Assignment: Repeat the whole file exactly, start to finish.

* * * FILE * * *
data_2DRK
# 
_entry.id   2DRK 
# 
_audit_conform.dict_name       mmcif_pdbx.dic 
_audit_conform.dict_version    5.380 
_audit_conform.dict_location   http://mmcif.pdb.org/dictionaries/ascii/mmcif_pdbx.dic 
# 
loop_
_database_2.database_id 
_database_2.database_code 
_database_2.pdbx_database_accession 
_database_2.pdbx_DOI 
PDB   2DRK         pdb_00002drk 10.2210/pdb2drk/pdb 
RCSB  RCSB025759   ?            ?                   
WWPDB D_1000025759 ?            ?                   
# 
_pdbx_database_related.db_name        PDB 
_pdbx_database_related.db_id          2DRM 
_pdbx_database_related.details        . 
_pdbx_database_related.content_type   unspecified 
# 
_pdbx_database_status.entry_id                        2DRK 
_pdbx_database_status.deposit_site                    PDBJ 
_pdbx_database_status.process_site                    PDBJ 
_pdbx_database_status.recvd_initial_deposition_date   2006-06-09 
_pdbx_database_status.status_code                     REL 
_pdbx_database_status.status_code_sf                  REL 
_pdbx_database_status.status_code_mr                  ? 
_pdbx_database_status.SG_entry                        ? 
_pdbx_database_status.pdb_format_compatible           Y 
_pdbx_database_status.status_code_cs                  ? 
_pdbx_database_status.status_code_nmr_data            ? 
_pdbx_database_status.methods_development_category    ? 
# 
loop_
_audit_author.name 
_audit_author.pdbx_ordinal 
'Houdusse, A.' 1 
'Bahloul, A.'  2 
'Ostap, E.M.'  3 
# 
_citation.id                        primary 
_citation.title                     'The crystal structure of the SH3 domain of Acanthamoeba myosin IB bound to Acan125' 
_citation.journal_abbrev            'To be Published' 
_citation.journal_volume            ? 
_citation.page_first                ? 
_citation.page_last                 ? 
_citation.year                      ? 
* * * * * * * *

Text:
data_2DRK
# 
_entry.id   2DRK 
# 
_audit_conform.dict_name       mmcif_pdbx.dic 
_audit_conform.dict_version    5.380 
_audit_conform.dict_location   http://mmcif.pdb.org/dictionaries/ascii/mmcif_pdbx.dic 
# 
loop_
_database_2.database_id 
_database_2.database_code 
_database_2.pdbx_database_accession 
_database_2.pdbx_DOI 
PDB   2DRK         pdb_00002drk 10.2210/pdb2drk/pdb 
RCSB  RCSB025759   ?            ?                   
WWPDB D_1000025759 ?            ?                   
# 
_pdbx_database_related.db_name        PDB 
_pdbx_database_related.db_id          2DRM 
_pdbx_database_related.details        . 
_pdbx_database_related.content_type   unspecified 
# 
_pdbx_database_status.entry_id                        2DRK 
_pdbx_database_status.deposit_site                    PDBJ 
_pdbx_database_status.process_site                    PDBJ 
_pdbx_database_status.recvd_initial_deposition_date   2006-06-09 
_pdbx_database_status.status_code                     REL 
_pdbx_database_status.status_code_sf                  REL 
_pdbx_database_status.status_code_mr                  ? 
_pdbx_database_status.SG_entry                        ? 
_pdbx_database_status.pdb_format_compatible           Y 
_pdbx_database_status.status_code_cs                  ? 
_pdbx_database_status.status_code_nmr_data            ? 
_pdbx_database_status.methods_development_category    ? 
# 
loop_
_audit_author.name 
_audit_author.pdbx_ordinal 
'Houdusse, A.' 1 
'Bahloul, A.'  2 
'Ostap, E.M.'  3 
# 
_citation.id                        primary 
_citation.title                     'The crystal structure of the SH3 domain of Acanthamoeba myosin IB bound to Acan125' 
_citation.journal_abbrev            'To be Published' 
_citation.journal_volume            ? 
_citation.page_first                ? 
_citation.page_last                 ? 
_citation.year                      ? 